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King St. gets new public spaces, installations along transit pilot corridor

The installations are expected to be completed by the end of May and most will remain for the duration of the project.

May 3, 2018
Bryann Aguilar

The corridor of the King St. transit pilot is getting a much needed facelift with the installation of new public spaces, a move the city hopes could draw more people.

In a press release on Thursday, the city announced that they have begun installing public spaces along King St. between Bathurst and Jarvis Sts., the stretch involved in the pilot. Almost 30 new sites will be opened, which the city says will add “ to the vibrancy of the street.”

The designs for 10 of the new spaces were selected from a city-held design competition, Everyone is King. The installations are expected to be completed by the end of May and most will remain for the duration of the transit pilot.

New ‘King for All’ group wants you to show some love to the King St. pilot project

“This is another sign that King Street is open for business and ready for summer,” said Mayor John Tory in the statement. “I encourage all Toronto residents and visitors to come down to King Street to see these public spaces, enjoy the patios and support local businesses.”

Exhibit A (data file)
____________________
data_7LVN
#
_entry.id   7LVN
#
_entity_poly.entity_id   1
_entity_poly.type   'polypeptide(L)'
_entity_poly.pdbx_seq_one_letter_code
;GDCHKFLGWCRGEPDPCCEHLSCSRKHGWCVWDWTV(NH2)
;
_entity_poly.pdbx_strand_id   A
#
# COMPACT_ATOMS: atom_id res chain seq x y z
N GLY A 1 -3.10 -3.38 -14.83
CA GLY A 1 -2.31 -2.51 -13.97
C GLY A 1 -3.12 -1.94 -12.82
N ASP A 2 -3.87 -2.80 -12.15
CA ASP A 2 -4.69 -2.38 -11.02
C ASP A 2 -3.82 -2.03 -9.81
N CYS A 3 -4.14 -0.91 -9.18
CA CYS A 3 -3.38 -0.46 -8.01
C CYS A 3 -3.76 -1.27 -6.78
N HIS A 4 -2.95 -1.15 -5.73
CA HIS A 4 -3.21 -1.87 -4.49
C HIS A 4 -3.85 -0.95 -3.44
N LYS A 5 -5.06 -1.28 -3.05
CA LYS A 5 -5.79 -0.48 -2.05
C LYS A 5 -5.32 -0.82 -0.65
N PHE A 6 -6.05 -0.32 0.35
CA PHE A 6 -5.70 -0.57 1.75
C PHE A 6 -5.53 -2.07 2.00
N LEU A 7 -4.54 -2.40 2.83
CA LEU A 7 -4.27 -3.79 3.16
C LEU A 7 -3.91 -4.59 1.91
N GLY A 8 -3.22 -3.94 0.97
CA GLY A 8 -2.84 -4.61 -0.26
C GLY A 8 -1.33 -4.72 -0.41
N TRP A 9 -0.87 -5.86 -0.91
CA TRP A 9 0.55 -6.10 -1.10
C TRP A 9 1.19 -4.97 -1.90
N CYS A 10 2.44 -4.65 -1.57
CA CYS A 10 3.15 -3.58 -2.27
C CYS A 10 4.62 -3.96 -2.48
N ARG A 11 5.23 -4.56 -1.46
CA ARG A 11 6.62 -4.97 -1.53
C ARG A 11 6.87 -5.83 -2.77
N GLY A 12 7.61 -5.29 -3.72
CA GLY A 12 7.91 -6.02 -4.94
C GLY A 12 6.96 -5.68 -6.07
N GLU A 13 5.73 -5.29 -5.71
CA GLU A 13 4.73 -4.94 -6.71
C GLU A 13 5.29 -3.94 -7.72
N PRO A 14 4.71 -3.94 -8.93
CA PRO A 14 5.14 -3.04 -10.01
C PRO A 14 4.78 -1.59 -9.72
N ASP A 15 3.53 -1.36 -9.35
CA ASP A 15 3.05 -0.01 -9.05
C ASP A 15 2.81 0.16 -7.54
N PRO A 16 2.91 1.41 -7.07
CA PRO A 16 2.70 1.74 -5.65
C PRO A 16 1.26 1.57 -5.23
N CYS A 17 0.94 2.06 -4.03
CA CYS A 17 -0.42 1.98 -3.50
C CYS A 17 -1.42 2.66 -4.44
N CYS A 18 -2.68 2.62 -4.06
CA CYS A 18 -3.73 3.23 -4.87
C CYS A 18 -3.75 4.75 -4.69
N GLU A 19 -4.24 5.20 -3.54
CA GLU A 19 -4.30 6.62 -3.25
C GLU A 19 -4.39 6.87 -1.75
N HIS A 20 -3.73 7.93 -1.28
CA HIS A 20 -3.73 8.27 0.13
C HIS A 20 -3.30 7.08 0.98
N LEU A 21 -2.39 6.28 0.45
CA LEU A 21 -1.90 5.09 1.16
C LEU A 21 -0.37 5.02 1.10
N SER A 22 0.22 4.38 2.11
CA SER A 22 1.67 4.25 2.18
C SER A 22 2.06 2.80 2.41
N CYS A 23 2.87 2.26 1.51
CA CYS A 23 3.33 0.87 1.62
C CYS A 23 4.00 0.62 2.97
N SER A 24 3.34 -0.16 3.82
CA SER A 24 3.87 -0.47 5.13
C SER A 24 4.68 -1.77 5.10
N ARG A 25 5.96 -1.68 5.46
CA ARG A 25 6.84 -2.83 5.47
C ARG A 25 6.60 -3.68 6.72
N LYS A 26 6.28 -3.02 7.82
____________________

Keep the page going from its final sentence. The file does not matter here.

Since the start of the transit pilot in November 2017, which gives priority to streetcars along the busy downtown route, local businesses have been complaining about the loss of customers. The pilot removed on-street parking spaces and forced vehicles to turn right at major intersections between Bathurst and Jarvis.

The new public spaces are just a few of the initiatives the city has introduced to boost visitors on King.

One of the first features to be installed is a parklet named Face to Face/Tête à Tête on the north side of King between Victoria and Toronto Sts. It was designed by PLANT Architect Inc. in collaboration with Oriole Landscaping Ltd.

Another parklet, King Street Causeway, is expected to be installed on Thursday in south side of King St. near Widmer St. in the Entertainment District.

The city will also introduce 12 other initiatives including bicycle parking corrals, trees and Muskoka chairs, outdoor cafes and public seating areas.

“More space to both animate King and support local business will not only build on the pilot’s early successes, but bring even more life to an already busy section of our city,” Councillor Joe Cressy (Ward 20, Trinity-Spadina) said.